As I have mentioned in previous blog posts, it is extremely important for me to honor the legacy of the Garifuna people (Black Caribs) in my upcoming historical fiction novel Children of the Ocean God. I am therefore doing my utmost to tell a story that is authentic and historically accurate, while also respectfully showcasing Garifuna customs, traditions and social ethos. Naturally, this is challenging for a myriad of reasons, the COVID-19 pandemic not withstanding. Recreating a world from over two-hundred-and-twenty years ago, in a far off land is no easy feat, especially given limited and often conflicting historical records.
This has forced me to be very resourceful in finding ways to push the boundaries of my knowledge and experience of Garifuna culture and traditions. One strategy that I have found enormously useful in this regard, has been the exploration of Garifuna culture through their cuisine. In an earlier blog post I described my experience while cooking hudutu – a delicious creamy fish soup made with coconut milk and usually eaten with machuca (pounded plantains). This week I want to share my experience making my favorite Garifuna dish of all time – ariran guisou!
Ariran guisou is a flavorful chicken stew which is very easy to make and does not cost a lot of time (about forty-five minutes including preparation). What I enjoy most about this dish, apart from the delicious taste, is its elegant simplicity. It is easy for me to imagine ariran guisou being prepared hundreds of years ago by my Garifuna ancestors. The ingredients are not hard to procure (even now, they are widely available at most supermarkets) and the cooking is very straightforward.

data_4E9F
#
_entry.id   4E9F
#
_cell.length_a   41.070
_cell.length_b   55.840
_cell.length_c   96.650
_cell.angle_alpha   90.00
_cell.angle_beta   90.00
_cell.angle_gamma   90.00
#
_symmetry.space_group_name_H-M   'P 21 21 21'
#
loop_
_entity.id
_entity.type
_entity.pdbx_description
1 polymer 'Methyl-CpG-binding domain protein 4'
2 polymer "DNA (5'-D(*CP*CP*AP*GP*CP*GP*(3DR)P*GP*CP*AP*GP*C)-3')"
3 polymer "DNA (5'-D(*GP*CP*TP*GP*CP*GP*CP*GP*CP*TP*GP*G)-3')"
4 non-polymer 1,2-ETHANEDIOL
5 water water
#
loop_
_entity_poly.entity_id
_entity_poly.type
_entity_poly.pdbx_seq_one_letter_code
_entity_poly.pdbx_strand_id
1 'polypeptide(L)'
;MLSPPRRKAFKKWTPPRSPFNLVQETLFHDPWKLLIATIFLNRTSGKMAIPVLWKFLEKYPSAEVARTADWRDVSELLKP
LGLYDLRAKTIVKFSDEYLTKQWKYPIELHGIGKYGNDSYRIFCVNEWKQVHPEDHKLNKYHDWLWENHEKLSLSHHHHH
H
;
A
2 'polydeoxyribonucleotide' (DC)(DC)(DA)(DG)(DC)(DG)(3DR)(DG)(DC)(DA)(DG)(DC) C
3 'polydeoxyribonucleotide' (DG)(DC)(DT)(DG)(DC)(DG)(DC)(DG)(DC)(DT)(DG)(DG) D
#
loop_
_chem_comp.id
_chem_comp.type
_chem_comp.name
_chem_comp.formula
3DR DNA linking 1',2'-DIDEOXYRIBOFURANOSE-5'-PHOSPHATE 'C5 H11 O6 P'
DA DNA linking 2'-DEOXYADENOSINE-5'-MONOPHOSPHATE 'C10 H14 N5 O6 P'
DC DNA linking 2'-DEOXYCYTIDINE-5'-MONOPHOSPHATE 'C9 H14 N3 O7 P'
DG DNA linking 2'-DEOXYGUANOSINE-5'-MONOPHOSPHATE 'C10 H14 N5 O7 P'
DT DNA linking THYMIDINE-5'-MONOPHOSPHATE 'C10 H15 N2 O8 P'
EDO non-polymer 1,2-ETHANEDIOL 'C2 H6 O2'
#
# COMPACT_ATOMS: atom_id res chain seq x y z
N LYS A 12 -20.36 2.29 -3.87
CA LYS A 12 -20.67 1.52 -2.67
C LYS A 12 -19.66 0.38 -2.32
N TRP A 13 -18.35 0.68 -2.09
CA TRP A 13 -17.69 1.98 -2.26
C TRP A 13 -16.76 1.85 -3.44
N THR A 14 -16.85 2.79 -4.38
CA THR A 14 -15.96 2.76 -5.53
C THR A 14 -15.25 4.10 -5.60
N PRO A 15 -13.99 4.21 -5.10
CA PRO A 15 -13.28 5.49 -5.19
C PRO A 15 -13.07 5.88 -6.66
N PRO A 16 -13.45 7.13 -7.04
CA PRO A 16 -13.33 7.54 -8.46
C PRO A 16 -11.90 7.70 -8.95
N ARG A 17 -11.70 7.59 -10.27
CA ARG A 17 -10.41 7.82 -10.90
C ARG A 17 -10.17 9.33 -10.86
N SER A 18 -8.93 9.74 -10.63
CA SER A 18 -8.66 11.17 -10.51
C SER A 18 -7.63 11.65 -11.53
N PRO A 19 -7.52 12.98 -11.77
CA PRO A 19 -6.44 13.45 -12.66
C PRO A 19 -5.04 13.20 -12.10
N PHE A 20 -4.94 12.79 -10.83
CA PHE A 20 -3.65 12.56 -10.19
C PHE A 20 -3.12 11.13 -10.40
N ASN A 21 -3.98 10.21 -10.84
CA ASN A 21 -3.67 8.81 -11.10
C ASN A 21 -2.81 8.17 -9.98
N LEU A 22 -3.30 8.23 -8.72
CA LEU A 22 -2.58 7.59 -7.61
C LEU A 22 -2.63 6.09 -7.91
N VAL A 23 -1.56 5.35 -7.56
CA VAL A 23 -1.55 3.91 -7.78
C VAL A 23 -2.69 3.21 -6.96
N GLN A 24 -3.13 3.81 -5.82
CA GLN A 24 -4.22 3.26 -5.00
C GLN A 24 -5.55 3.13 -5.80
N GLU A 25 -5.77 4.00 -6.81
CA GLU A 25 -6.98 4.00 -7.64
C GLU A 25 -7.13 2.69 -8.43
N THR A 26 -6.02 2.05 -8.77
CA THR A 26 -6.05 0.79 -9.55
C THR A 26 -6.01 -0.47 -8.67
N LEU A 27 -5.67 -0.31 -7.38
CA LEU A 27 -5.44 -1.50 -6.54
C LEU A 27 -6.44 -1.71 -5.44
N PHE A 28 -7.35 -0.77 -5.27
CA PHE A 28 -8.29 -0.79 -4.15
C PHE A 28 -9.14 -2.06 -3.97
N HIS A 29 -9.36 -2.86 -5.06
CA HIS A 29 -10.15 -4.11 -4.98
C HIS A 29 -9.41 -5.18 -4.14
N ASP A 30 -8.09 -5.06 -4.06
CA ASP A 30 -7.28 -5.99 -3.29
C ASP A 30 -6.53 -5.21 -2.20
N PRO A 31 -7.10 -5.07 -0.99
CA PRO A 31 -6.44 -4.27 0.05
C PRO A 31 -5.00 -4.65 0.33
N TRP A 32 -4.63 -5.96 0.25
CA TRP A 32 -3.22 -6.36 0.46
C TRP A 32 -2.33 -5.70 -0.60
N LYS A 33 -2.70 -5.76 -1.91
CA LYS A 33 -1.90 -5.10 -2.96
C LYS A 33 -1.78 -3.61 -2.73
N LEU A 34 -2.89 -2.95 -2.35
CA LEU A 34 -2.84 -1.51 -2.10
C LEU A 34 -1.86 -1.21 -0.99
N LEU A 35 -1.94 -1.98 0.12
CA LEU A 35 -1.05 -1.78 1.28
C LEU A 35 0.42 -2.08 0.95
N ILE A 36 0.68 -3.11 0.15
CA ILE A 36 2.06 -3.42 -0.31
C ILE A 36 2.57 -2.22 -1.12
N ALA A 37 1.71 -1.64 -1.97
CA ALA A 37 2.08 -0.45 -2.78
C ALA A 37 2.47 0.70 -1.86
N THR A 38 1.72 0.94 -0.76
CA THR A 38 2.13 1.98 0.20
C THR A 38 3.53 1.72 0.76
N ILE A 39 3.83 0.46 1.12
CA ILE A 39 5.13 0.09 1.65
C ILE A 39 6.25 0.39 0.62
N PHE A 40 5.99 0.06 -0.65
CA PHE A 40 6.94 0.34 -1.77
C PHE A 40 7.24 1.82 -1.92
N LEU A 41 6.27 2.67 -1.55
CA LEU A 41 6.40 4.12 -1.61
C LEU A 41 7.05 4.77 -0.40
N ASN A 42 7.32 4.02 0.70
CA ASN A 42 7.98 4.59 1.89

When cooking ariran guisou I always follow a recipe I found a while ago on the foodie site Saveur.com. After cleaning the chicken, usually thighs, I then marinate it in a blend of spices (cumin, mustard powder, black pepper, brown sugar and tumeric), mixed with lemon juice, minced garlic, onion, and Worcestershire sauce. Probably back in the day fermented fish sauce would have been used instead of Worcestershire sauce (which wasn’t invented yet). Next, I leave the marinade for twenty minutes in the fridge, so that the chicken can soak up all the spices. Up to an hour is also fine, but I usually don’t wait so long. Obviously, back in the day fridges didn’t exist, so the Garifuna would likely have simply left the chicken in a cool, shady spot to marinate for a hour or two. After that I cook the chicken thighs through on both sides in a frying pan with a little cooking oil, before setting them aside. This leaves the kitchen with a delicious aroma hanging in the air. Next, I cook the paprika pepper, sliced into thin strips, in the juices from the marinade. Once the pepper slices are soft, I add the cooked chicken thighs and a cup of chicken stock, before bringing the mixture to a boil. To finish it off, I cover the pan and leave it to cook for a further quarter of an hour. The ariran guisou is then ready to serve! Typically, I like to serve ariran guisou with basmati rice which I cook with a bay leaf, to add a bit of extra flavor. The rice pairs really well with the chicken stew since it soaks up the delicious sauce.
Whenever I make ariran guisou I experience a reconnection with my Garifuna ancestors. The dish feels and tastes like ‘home,’ despite the fact that it is from an ancient culture that I barely know. Just like hudutu, ariran gisou is quite rustic, yet it packs a flavor-filled punch. In my view, this dish reflects the amazing resourcefulness of the Garifuna. It is a testament to how they were able to make delicious food even with the most basic of ingredients and simplest of cooking methods. Here’s to ariran guisou, a dish which has stood the test of time, just like the Garifuna themselves!
Have you ever cooked ariran guisou? Do you use a different recipe or substitute some of the ingredients? Do you have any tips on how to make it even tastier or more authentic? Do you know of any similar dish from Africa? Please let me know by leaving a comment below.